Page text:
Gustav II Adolph

Gustav II Adolph

Original Name Gustaf Adolf den Store
Stockholm, Stockholms kommun, Stockholms län, Sweden
Death 6 Nov 1632 (aged 37)
Lützen, Burgenlandkreis, Sachsen-Anhalt, Germany
Burial Riddarholmen, Stockholms kommun, Stockholms län, Sweden
Memorial ID 8508950 · View Source
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Swedish Monarch. Called Gustav Adolph the Great, or in Latin, Gustavus Adolphus Magnus. Born the eldest son of Carl IX and his second wife, Queen Christina, he was tutored in statecraft from an early age. He studied classics, law, history, theology, government, warfare, and engineering, he spoke Latin, German, Dutch, French, and Italian fluently, and understood Spanish and English. From the age of 10, he attended council meetings. At 15 he administered his Duchy of Westmania (Västmanland), and opened the Riksdag. He took the throne upon his father's death in 1611, after having served as co-regent following the king's debilitating stroke. His country was at war with Russia, Poland, and Denmark. He concluded a peace with Denmark in January 1613, and in February 1617, a favorable peace with Russia, after which, he allowed himself a coronation. He overhauled the government, establishing in 1634, a central office for each of the chief administrative departments. Over each was an official with a seat on the Council, which sat permanently in Stockholm instead of meeting at the command of the King. The country was then divided into provinces with a crown official residing in each province. Militarily, he developed a school of generals, and improved his navy because of the Catholic offensive in Europe that had been underway since the outbreak of the Thirty Years War in 1618. In 1621, he captured Livonia. From 1626 to 1629 he continued military operations against Poland. The Swedes were finally defeated at Struhm on June 29, 1629, leading to the Peace of Altmark which left only a dispute with Catholic German states of the Empire facing the king. He led his troops in a defeat of Mecklenburg and Pomerania, and in the spring of 1631, was strengthened by an alliance with France. In 1632, he began a successful invasion of Bavaria and then moved to take Saxony. In November 1632, at the Battle of Lützen, the king allegedly became detached from his troops and was killed - or was assassinated - in the battle. He has since been credited with lifting Sweden from a weak Baltic state to the dominant power in the region. He is the only Swedish monarch to have an American university named for him, Gustavus Adolphus College in St. Peter, Minnesota.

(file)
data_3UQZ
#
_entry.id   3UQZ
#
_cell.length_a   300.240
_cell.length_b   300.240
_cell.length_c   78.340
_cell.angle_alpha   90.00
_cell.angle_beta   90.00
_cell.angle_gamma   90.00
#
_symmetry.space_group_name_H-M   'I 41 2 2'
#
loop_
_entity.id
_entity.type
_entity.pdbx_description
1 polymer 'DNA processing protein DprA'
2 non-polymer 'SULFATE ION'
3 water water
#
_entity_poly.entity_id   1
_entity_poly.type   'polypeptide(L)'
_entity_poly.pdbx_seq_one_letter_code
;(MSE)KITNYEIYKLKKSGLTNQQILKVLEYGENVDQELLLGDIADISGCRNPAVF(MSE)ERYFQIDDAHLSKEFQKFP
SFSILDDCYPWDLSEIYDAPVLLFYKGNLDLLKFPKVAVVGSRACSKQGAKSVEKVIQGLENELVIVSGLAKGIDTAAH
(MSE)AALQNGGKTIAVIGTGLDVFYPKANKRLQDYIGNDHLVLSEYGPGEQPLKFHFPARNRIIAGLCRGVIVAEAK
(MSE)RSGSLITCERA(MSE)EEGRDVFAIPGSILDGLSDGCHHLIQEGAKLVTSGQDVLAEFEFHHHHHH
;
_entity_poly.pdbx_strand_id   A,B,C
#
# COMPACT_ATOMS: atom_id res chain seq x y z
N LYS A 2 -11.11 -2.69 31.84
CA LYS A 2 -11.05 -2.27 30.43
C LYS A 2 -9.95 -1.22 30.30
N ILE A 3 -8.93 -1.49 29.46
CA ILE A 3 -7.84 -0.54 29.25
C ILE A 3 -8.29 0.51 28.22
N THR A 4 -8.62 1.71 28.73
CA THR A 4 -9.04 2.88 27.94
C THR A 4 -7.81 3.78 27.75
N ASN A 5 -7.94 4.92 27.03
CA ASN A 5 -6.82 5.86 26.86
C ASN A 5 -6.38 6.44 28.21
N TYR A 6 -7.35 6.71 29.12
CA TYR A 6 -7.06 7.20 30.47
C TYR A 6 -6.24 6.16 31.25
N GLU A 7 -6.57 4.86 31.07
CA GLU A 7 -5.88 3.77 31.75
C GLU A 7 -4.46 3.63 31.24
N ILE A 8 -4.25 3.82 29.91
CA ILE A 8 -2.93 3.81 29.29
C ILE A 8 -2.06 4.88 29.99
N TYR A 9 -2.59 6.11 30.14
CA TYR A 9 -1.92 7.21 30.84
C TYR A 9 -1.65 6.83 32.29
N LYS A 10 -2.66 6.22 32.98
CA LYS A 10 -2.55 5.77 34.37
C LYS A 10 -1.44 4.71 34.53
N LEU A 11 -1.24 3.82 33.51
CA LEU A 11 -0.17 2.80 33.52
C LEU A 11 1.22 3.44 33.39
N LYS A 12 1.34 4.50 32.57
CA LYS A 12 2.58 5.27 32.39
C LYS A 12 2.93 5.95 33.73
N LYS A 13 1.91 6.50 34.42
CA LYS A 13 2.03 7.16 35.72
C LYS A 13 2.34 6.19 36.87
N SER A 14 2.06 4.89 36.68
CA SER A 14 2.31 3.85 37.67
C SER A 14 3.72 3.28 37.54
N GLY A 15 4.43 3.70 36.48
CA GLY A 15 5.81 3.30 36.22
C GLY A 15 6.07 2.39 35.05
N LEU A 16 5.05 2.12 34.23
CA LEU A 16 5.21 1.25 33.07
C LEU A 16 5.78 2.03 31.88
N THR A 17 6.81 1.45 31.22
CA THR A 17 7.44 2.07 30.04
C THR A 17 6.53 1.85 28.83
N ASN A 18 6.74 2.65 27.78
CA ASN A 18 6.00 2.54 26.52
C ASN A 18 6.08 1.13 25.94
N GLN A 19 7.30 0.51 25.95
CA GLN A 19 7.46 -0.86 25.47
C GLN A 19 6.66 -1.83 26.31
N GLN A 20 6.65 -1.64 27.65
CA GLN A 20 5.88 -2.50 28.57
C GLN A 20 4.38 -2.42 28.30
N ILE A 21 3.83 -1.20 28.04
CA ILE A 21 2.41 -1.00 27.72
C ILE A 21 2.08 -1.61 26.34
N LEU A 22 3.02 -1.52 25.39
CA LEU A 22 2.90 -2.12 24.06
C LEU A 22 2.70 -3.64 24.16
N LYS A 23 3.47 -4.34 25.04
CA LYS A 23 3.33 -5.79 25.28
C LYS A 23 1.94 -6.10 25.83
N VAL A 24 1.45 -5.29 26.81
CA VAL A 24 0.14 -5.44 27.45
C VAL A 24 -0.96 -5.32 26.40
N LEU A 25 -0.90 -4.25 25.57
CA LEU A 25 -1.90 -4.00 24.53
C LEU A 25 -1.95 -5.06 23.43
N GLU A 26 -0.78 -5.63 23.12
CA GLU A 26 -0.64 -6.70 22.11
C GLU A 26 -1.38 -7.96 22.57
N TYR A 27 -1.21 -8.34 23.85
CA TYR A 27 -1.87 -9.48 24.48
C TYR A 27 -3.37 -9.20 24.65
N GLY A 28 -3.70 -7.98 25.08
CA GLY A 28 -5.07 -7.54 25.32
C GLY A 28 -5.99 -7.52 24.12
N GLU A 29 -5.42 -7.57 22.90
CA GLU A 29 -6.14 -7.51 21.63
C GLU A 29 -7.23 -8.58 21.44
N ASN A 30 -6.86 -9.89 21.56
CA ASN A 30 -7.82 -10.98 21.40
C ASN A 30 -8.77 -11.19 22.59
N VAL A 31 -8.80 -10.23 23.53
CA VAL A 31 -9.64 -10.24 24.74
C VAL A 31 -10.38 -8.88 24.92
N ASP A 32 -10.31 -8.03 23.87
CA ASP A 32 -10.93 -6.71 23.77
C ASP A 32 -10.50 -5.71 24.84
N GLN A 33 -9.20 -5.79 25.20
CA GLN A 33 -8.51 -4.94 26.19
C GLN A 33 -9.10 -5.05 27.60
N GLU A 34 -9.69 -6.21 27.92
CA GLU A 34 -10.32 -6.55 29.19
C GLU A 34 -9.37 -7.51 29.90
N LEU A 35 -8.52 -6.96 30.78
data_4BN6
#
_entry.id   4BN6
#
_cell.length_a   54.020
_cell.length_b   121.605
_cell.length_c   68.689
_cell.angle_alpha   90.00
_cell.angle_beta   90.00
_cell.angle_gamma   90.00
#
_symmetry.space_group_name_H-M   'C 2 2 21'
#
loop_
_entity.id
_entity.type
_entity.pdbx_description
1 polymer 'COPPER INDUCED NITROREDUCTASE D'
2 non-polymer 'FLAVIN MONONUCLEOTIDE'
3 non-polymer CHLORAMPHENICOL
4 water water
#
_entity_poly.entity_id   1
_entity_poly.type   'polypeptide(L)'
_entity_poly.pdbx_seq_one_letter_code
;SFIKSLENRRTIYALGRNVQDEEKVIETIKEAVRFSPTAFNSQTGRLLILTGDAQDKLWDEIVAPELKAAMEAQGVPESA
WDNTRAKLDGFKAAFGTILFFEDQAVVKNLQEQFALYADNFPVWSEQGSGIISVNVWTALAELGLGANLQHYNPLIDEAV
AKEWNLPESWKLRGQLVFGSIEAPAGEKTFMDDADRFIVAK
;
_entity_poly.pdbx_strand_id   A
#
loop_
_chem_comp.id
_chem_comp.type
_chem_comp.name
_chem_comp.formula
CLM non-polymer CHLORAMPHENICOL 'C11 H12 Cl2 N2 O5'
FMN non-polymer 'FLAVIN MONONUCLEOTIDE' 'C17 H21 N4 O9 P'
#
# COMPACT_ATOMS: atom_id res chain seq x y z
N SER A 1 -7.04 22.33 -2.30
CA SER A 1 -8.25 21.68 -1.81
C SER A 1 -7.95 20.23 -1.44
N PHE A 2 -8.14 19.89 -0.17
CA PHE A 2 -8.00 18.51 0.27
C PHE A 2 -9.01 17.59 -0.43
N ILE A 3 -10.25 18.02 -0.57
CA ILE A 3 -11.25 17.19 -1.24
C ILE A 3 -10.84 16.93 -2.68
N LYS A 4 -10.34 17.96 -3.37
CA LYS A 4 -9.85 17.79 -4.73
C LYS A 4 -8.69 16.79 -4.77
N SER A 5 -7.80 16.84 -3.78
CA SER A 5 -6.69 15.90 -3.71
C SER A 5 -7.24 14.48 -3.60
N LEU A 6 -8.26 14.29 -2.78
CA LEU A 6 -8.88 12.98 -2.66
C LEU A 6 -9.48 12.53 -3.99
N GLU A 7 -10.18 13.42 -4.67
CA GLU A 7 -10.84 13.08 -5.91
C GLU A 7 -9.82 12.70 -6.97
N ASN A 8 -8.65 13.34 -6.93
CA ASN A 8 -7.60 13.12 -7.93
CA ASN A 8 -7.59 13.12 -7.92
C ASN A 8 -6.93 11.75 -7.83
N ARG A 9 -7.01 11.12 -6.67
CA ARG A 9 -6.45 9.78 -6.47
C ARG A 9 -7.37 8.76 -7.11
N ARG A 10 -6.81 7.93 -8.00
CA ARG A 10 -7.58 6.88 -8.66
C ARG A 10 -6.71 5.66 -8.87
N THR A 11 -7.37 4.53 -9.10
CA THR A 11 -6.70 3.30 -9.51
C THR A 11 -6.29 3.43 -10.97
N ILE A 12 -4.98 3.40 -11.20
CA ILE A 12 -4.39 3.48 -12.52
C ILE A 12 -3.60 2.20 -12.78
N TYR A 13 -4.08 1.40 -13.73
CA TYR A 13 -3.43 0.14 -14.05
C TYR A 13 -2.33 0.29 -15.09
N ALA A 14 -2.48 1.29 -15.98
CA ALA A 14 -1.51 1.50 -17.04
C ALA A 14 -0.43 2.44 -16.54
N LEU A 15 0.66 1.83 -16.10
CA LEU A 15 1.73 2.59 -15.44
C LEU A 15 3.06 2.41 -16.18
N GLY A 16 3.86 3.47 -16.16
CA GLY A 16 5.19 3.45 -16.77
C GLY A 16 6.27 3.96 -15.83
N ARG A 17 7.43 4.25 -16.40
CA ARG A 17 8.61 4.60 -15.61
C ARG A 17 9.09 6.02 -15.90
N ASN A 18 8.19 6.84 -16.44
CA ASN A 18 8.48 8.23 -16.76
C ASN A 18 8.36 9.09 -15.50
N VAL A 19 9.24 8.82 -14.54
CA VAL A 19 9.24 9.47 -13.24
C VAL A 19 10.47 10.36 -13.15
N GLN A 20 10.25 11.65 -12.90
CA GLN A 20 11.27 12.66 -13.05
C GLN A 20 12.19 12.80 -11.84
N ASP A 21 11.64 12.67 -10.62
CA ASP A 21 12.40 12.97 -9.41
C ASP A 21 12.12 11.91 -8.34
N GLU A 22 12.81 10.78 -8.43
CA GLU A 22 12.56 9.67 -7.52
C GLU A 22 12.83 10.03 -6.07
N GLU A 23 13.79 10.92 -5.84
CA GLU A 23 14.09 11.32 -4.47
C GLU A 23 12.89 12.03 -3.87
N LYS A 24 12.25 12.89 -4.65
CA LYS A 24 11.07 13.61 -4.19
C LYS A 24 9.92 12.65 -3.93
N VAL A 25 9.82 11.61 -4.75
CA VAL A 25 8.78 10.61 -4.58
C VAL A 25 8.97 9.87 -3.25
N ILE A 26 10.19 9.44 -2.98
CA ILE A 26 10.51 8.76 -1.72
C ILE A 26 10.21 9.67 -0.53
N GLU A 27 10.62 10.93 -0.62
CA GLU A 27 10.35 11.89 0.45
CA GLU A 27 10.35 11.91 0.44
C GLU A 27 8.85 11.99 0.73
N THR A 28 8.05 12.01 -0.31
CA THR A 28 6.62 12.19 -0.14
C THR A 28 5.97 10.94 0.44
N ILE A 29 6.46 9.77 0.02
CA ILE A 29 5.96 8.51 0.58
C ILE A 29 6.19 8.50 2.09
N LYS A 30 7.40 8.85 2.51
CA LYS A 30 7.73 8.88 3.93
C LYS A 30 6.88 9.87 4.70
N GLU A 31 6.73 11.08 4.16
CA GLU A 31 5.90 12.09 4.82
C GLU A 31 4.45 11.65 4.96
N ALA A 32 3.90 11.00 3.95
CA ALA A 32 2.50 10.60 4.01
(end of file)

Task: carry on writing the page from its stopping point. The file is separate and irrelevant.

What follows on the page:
Bio by: Iola

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  • Maintained by: Find a Grave
  • Originally Created by: Peterborough K
  • Added: 14 Mar 2004
  • Find a Grave Memorial 8508950
  • Find a Grave, database and images ( : accessed ), memorial page for Gustav II Adolph (9 Dec 1594–6 Nov 1632), Find a Grave Memorial no. 8508950, citing Riddarholmskyrkan, Riddarholmen, Stockholms kommun, Stockholms län, Sweden ; Maintained by Find A Grave .